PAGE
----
TAMPA, Fla. – There is new proof your genes may hold the key to whether or not you have a higher risk of developing cancer. Moffitt Cancer Center researchers took part in a major international study published today in Nature Genetics that identified 12 new genetic variants associated with an increased risk of developing epithelial ovarian cancer, the most common and dangerous type of the disease. Epithelial cancer develops in the cells that cover the outer surface of the ovaries. This type of cancer accounts for almost 90 percent of all ovarian cancer cases.

An estimated one in 75 women will develop ovarian cancer during her lifetime. When a patient is diagnosed and treated in the early stages of the disease, the five-year survival rate is over 90 percent. But only about 20 percent of all cases are caught this soon. Due to non-specific symptoms and lack of early detection tests for ovarian cancer, most patients have progressed beyond stage I or II at time of diagnosis. If caught in stage III or higher, the survival rate can be as low as 28 percent.

The new study is from the OncoArray Consortium, a collaborative effort that includes more than 400 scientists from the United States, United Kingdom and Australia.

Prior to this study, researchers had identified 27 common genetic variants associated with ovarian cancer risk. Together, those variants account for roughly four percent of inherited risk for the disease.

The OncoArray Consortium studied the genomes of more than 25,000 epithelial ovarian cancer patients and compared the information with nearly 41,000 healthy controls. The researchers also analyzed results from 31,000 BRCA1 and BRCA2 mutation carriers, which included almost 4,000 epithelial ovarian cancer patients. This resulted in the identification of 12 new genetic variants associated with ovarian cancer risk and the confirmation 18 previously published variants.

In total, there are now 30 known generic variants associated with ovarian cancer risk, accounting for 6.5 percent of the inherited risk.

“At Moffitt, we have long recognized the value of multidisciplinary care for our patients, and we are making research advances through team science,” said Moffitt Center Director Thomas A. Sellers, Ph.D., M.P.H.  “This latest finding is further proof that progress in the prevention and cure of cancer requires collaboration, as this involved pooling more than 60 independent studies from around the world.”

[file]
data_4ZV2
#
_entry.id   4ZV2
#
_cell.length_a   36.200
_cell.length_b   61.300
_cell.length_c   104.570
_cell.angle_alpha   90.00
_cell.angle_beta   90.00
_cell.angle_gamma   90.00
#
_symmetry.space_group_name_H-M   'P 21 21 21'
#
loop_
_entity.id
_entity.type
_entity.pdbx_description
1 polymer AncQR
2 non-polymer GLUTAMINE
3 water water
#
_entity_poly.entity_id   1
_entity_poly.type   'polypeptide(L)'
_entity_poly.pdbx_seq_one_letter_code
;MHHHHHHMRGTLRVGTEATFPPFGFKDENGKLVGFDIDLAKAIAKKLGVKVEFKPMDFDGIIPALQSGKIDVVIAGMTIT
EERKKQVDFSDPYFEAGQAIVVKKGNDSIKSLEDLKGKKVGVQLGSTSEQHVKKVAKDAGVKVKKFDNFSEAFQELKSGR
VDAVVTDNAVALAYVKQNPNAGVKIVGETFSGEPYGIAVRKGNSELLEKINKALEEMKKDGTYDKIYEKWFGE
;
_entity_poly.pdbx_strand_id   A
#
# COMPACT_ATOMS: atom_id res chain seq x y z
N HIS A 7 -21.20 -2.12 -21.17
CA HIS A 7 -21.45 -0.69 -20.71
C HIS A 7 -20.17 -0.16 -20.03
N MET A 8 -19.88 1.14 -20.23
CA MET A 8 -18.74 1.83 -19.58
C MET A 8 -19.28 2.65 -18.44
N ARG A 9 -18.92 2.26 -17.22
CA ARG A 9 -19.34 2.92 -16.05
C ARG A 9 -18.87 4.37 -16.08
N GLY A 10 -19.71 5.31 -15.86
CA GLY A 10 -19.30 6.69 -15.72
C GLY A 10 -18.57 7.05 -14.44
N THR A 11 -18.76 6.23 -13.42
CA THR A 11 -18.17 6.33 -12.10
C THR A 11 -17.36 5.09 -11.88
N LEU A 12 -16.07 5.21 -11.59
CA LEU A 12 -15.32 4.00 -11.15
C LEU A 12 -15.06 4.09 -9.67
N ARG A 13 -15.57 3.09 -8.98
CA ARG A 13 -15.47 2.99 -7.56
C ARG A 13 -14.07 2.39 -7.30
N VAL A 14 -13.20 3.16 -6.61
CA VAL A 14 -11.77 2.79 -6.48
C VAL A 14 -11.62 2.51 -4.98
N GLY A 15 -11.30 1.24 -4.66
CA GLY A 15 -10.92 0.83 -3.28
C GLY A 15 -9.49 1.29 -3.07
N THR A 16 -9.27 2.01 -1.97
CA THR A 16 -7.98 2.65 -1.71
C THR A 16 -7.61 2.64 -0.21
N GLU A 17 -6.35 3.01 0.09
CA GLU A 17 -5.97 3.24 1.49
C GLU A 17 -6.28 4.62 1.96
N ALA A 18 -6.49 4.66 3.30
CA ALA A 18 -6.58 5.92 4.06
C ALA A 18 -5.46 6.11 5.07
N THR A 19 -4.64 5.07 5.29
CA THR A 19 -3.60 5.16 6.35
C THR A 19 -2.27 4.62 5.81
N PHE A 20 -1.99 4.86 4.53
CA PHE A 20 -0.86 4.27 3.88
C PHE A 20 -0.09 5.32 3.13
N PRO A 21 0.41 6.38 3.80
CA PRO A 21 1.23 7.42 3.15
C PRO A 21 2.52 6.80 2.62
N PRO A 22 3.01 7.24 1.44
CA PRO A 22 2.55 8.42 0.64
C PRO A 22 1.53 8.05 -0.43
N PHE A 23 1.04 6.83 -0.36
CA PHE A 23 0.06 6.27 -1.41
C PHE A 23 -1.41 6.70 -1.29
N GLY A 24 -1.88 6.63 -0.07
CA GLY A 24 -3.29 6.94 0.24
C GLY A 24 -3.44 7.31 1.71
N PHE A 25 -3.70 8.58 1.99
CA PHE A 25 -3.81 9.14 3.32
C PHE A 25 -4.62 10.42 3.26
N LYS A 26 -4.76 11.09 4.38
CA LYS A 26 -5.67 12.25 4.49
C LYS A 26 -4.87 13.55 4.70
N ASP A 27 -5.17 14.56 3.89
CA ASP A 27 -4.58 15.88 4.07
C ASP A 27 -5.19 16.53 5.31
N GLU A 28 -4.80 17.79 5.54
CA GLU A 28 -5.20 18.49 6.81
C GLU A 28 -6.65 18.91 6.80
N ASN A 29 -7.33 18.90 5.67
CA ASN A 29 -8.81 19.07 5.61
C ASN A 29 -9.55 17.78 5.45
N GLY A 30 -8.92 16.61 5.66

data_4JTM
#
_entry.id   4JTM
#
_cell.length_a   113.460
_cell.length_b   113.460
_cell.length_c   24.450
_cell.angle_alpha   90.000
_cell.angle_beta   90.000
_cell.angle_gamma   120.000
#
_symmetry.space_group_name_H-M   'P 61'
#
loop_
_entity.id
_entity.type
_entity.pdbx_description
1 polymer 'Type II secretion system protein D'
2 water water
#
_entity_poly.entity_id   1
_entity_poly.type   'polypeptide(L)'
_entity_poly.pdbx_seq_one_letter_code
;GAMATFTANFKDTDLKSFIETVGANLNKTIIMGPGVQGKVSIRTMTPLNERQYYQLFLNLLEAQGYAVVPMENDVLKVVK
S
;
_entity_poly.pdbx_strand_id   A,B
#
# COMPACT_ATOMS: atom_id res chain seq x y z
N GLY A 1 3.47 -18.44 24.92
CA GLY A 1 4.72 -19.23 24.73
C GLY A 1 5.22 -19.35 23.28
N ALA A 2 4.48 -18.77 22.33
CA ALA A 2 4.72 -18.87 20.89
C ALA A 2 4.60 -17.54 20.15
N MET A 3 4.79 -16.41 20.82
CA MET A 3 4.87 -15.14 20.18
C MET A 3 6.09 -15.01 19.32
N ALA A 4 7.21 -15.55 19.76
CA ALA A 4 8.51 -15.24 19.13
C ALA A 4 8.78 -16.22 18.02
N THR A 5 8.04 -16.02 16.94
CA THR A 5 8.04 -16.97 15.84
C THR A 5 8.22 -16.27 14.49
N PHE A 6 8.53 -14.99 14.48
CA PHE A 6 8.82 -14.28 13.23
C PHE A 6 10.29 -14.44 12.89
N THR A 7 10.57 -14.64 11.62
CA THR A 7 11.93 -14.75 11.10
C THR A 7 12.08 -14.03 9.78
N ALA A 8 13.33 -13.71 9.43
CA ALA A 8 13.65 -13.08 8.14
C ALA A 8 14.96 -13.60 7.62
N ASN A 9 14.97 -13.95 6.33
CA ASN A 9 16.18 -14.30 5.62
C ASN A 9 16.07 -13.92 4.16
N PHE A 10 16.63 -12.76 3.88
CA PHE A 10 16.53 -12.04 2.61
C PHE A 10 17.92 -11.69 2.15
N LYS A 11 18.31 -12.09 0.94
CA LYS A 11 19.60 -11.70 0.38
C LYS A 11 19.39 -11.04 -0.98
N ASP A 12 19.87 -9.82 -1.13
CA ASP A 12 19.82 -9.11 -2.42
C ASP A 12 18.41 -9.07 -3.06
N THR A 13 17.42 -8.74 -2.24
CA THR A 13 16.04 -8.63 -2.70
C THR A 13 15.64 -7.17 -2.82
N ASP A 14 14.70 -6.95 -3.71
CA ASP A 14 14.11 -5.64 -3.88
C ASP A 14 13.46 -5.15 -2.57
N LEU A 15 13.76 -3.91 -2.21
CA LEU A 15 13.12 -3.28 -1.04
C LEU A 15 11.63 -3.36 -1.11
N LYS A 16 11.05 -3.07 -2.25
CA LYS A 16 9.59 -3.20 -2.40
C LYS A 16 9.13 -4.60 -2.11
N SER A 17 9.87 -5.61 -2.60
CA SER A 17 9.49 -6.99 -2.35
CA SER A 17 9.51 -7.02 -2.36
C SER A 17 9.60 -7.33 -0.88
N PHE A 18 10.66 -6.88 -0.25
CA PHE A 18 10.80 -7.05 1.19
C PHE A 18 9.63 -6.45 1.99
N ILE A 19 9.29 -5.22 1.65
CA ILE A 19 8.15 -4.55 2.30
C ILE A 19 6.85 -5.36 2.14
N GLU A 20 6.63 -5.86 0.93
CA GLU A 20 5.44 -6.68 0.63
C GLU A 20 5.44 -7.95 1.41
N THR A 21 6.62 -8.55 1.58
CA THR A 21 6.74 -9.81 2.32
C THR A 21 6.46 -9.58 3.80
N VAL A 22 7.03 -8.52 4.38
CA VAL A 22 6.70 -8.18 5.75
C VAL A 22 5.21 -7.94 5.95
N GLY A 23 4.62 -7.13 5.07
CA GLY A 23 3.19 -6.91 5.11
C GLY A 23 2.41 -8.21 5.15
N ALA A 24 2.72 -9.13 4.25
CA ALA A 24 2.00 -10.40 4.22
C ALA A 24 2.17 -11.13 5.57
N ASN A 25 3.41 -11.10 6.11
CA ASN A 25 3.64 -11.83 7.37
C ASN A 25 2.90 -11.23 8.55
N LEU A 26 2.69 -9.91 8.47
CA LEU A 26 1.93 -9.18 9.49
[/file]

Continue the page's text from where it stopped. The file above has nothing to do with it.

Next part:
“Ovarian cancer is clearly a very complex disease. The 30 risk variants that we now know about account for just a small fraction of the inherited component; there will likely be many more genetic variants involved, each with extremely small effects,” says Catherine Phelan, M.D., Ph.D., MMS, associate member of the Cancer Epidemiology Program at Moffitt. “We now need to take a closer look at the effect these variants have at the molecular and cellular levels. If we can understand how they work, we can improve treatment options and work towards the prevention of ovarian cancer.”

The OncoArray Consortium used a customized Illumina genotyping array, which allowed them to analyze nearly 533,000 variants and has been used to genotype more than 500,000 samples, including the samples in this study of ovarian cancer


Phelan, CM et al. Identification of twelve novel susceptibility loci for different histotypes of epithelial 1 ovarian cancer. Nature Genetics; 27 Mar 2017; DOI: 10.1038/ng.3826

About Moffitt Cancer Center
Moffitt is dedicated to one lifesaving mission: to contribute to the prevention and cure of cancer. The Tampa-based facility is one of only 47 National Cancer Institute-designated Comprehensive Cancer Centers, a distinction that recognizes Moffitt’s excellence in research, clinical trials, prevention and cancer control. Moffitt is the No. 6 cancer hospital in the nation and has been listed in U.S. News & World Report as one of the “Best Hospitals” for cancer care since 1999. Moffitt devotes more than 2.5 million square feet to research and patient care. Moffitt’s expert nursing staff is recognized by the American Nurses Credentialing Center with Magnet® status, its highest distinction. With more than 5,200 team members, Moffitt has an economic impact in the state of $2.1 billion. For more information, call 1-888-MOFFITT (1-888-663-3488), visit MOFFITT.org, and follow the momentum on Facebook, Twitter and YouTube